Esquimalt council was met with a standing ovation Monday night when it not only rejected – but unanimously slammed the door on future proposals – for a sewage treatment plant on its shoreline.
The decision has ramifications not only for the timeline and cost of the Capital Regional District’s $783-million project, but for the region’s autonomy: The provincial government now has the authority to intervene and force rezoning at McLoughlin Point.
“The reaction to Esquimalt saying, ‘We don’t want the plant at all,’ has changed the transaction. It’s shut down some options and really limited the ways we can move forward,” said Geoff Young, chair of the CRD’s core area liquid waste management committee.
During months of negotiations, the CRD included up to $13 million in mitigating features like street upgrades and strict odour monitoring to make more palatable the rezoning of Esquimalt’s waterfront property for a wastewater treatment plant.
Negotiations even included a $5,000, one-hour boat cruise past McLoughlin Point, funded through the Seaterra program budget, to allow the public a visitor’s look at the site.
But Esquimalt’s unanimous opposition to the rezoning bylaw Monday night means the CRD is appealing to the province for help. For Mayor Barb Desjardins, that decision was simply the result of elected officials doing their job.
“When you get a standing ovation after you take your vote, you’ve obviously met the public’s needs,” Desjardins said. “It’s really my hope that both CRD and the province recognize the message and where it came from: the public, from all across the region.”
Desjardins said CRD officials failed to deliver some requested information including details on First Nations consultation, meeting minutes and an independent tsunami report for McLoughlin Point during the rezoning process.
“The same company that provided a tsunami report is one of the groups bidding on this facility. Does that seem appropriate? Certainly not from the public’s perspective. That was a big letdown,” she said.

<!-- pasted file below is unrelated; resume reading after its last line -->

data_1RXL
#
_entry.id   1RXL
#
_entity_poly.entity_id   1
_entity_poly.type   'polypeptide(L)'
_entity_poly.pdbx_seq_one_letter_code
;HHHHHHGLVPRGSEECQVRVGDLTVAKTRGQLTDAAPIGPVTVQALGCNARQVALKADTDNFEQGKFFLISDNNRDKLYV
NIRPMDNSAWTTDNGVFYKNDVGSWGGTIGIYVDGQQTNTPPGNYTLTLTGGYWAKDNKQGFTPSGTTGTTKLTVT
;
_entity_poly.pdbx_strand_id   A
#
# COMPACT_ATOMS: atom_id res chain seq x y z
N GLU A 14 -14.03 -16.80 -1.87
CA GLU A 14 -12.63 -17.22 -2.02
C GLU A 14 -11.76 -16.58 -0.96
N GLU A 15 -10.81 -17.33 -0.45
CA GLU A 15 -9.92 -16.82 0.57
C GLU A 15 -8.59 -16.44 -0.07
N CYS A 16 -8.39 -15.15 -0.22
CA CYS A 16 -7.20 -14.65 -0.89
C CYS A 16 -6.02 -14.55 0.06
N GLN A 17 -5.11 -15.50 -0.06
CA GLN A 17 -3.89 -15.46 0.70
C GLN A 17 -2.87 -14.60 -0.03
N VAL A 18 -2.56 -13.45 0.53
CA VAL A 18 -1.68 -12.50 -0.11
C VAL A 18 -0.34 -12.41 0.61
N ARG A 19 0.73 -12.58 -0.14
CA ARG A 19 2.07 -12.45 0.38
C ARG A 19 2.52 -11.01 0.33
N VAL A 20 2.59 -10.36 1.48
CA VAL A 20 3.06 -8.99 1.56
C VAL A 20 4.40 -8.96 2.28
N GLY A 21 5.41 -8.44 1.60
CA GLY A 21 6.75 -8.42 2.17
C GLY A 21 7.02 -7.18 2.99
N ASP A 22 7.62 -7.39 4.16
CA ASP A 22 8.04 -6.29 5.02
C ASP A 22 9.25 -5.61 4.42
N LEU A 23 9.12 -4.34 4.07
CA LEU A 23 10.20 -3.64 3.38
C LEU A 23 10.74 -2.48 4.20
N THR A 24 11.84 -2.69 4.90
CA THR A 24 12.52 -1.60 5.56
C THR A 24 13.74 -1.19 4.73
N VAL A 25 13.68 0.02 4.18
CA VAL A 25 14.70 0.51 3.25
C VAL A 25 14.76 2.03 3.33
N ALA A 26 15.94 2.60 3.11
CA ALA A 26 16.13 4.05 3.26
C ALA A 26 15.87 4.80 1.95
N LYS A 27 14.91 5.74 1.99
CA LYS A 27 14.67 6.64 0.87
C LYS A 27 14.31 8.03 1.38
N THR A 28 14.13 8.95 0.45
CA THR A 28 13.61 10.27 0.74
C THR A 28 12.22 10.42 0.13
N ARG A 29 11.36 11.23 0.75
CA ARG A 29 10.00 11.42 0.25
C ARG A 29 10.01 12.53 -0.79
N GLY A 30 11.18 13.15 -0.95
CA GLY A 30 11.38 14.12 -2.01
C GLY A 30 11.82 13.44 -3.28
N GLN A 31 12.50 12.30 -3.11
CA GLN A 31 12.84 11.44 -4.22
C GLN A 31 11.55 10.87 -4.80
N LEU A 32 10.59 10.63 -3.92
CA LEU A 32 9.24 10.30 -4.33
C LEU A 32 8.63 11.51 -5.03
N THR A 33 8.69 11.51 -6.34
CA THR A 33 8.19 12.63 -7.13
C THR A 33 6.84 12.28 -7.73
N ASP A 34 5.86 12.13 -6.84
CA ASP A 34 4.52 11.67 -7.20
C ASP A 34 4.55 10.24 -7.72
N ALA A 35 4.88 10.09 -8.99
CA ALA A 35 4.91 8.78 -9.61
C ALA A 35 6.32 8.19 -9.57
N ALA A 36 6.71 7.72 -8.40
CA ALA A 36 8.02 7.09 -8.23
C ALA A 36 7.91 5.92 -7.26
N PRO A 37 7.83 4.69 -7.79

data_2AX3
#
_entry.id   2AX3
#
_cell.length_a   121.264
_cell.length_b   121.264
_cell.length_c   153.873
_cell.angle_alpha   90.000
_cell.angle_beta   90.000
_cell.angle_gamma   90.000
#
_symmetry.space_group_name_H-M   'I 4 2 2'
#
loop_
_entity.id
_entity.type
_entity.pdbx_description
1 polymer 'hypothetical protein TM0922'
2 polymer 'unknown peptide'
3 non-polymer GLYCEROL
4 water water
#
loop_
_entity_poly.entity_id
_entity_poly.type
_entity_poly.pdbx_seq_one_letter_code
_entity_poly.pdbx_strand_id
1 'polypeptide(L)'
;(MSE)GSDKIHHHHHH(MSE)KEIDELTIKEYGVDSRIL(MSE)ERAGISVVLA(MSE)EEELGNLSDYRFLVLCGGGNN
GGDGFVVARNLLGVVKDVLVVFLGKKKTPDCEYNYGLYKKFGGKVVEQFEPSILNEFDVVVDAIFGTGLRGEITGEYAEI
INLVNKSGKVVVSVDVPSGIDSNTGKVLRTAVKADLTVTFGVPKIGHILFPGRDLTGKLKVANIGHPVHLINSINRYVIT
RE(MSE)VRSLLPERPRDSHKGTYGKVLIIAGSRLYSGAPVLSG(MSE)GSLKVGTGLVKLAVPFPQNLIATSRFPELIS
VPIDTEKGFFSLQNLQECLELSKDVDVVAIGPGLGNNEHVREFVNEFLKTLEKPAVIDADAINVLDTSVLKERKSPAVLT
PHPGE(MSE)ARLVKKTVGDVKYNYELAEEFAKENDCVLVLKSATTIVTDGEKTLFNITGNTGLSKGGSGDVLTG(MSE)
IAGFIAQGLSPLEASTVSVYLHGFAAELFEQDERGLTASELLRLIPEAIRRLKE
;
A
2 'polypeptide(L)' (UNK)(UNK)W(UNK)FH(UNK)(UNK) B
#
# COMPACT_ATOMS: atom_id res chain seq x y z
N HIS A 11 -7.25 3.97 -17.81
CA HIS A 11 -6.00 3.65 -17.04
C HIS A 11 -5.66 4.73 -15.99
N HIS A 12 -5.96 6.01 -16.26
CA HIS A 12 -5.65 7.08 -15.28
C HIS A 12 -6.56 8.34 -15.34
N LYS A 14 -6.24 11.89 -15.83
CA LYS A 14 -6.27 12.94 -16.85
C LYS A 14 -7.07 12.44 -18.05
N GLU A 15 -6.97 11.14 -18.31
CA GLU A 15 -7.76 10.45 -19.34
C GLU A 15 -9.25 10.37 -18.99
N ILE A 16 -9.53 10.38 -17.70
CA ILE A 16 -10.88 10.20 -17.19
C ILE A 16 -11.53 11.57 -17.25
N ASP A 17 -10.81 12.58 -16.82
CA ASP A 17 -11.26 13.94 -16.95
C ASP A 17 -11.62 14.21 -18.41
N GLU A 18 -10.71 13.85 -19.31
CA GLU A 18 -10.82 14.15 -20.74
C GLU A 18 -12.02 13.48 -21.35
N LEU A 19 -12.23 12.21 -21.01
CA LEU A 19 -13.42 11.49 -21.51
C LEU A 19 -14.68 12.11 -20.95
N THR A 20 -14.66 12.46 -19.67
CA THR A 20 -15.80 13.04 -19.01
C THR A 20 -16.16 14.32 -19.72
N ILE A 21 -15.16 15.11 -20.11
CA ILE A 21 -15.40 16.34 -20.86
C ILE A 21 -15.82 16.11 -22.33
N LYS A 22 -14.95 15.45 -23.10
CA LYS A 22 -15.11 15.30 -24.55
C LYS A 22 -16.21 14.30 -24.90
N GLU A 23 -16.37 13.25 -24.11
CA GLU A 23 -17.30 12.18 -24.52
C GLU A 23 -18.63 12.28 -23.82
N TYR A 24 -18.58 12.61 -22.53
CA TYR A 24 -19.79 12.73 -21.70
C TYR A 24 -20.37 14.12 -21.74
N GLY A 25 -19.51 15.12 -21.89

Desjardins stressed a “re-evaluation” of the entire project would be prudent after witnessing public reaction over the past two months.
At a committee meeting Wednesday, CRD directors voted to ask the provincial cabinet to intervene: either force through McLoughlin Point rezoning or provide other options.
Provincial intervention could prove more complex than anticipated. In response to a question from Oak Bay-Gordon Head MLA Andrew Weaver in the legislature Tuesday, Environment Minister Mary Polak said the province has no plans to wade into the sewage debate.
“We’ve said from the beginning that this is an issue that the local governments need to grapple with, understanding that they’re the ones who are obligated to begin treatment of their sewage. We have no plans to intervene,” Polak said.
In addition to McLoughlin Point’s wastewater plant, a biosolids processing facility is slated for Hartland landfill in Saanich, requiring 18 kilometres of pipelines and pumping stations between the two facilities.
Public opinion split
Public input continues to be a mixed bag, Young said. Some residents believe no treatment is necessary while others argue tertiary treatment is the only responsible solution.
“Some are against the project because they think it’s too much treatment, and others think it’s not enough,” Young said. “The committee has done a lot of research, we’ve looked at a lot of sites and this seems to be best available.”